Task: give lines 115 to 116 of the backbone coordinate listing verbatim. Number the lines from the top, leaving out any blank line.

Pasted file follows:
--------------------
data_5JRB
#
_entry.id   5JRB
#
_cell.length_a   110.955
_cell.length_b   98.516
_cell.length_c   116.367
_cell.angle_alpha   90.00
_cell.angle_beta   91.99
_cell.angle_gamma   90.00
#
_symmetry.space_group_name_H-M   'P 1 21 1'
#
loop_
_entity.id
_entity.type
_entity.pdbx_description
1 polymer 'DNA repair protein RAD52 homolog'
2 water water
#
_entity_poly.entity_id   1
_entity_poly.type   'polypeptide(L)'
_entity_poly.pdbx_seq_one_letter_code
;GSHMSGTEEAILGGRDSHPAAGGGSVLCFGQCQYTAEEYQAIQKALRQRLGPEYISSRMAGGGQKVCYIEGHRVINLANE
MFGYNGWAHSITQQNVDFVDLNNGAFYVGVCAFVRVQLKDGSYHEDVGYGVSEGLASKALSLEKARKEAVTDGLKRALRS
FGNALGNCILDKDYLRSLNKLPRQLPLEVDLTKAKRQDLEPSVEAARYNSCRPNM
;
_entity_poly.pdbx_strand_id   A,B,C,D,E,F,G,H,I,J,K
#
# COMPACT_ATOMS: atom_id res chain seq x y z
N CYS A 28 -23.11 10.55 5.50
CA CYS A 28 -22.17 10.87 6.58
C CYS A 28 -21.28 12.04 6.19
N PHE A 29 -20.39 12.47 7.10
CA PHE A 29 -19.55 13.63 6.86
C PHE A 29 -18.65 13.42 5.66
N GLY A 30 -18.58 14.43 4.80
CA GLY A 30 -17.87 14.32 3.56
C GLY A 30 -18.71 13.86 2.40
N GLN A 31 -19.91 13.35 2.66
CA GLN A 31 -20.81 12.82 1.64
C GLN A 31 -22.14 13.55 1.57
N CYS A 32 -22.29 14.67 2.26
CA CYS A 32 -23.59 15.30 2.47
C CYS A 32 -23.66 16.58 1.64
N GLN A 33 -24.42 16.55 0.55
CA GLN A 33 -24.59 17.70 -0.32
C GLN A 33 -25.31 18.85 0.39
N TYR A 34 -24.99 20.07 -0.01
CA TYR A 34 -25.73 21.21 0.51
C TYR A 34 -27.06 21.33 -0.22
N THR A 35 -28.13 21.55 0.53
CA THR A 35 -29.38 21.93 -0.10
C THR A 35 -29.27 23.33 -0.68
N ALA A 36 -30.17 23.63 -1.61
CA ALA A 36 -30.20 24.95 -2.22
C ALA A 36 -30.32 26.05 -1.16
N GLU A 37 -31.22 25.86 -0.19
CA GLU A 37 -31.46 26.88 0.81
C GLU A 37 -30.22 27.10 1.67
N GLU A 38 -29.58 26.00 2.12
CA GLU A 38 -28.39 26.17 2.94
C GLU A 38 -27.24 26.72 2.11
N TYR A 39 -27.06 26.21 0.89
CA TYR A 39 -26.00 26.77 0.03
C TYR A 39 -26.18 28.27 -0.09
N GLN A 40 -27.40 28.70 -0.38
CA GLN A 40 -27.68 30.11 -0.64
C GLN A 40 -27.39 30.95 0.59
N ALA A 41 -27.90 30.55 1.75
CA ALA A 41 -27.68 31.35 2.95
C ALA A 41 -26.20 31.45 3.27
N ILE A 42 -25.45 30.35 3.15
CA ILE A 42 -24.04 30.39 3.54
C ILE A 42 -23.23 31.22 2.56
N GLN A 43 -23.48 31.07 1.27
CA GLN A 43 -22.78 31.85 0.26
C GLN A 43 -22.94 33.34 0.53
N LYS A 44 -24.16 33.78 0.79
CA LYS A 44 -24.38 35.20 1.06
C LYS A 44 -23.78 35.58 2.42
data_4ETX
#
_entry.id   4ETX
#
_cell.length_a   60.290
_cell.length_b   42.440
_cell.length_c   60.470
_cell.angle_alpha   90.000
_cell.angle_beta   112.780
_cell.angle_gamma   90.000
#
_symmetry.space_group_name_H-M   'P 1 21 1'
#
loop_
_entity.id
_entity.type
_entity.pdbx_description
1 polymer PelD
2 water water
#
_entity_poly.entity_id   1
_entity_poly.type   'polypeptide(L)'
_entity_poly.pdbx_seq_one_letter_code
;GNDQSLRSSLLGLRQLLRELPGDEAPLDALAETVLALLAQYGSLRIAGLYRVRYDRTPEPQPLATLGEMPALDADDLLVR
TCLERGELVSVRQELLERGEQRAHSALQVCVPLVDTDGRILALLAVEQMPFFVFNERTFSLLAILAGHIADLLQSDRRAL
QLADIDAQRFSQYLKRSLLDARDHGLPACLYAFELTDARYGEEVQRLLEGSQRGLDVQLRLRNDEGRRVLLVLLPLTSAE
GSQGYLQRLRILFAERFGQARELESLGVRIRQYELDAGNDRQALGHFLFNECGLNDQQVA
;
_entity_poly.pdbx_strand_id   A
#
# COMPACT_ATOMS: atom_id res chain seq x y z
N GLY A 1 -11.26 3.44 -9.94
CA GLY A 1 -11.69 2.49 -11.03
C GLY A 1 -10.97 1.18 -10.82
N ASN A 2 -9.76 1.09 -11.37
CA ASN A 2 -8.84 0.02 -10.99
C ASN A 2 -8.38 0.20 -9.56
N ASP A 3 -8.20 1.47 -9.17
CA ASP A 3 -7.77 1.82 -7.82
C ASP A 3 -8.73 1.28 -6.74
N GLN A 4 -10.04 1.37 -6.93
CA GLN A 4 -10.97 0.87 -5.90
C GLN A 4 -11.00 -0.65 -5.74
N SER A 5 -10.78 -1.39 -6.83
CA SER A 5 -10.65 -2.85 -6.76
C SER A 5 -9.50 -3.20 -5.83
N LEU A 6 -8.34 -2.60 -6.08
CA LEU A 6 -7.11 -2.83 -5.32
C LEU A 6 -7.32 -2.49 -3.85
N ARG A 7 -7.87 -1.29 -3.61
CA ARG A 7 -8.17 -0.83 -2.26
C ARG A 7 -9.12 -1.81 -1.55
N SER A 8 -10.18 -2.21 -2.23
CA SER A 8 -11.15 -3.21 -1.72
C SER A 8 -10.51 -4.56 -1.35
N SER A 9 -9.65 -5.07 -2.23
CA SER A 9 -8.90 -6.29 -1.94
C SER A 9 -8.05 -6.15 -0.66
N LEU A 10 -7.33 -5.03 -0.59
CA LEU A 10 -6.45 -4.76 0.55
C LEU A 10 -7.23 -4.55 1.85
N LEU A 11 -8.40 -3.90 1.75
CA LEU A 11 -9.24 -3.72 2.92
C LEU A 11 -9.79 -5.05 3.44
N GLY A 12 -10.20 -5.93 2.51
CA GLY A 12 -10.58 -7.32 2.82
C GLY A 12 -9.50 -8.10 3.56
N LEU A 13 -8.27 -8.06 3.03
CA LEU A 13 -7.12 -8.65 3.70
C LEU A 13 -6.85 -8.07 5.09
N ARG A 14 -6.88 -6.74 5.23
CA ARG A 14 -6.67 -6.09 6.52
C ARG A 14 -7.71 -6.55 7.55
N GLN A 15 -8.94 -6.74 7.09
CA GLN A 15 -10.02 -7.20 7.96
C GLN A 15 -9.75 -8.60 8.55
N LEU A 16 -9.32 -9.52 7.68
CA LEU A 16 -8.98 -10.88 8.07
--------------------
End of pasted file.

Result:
C GLY A 1 -10.97 1.18 -10.82
N ASN A 2 -9.76 1.09 -11.37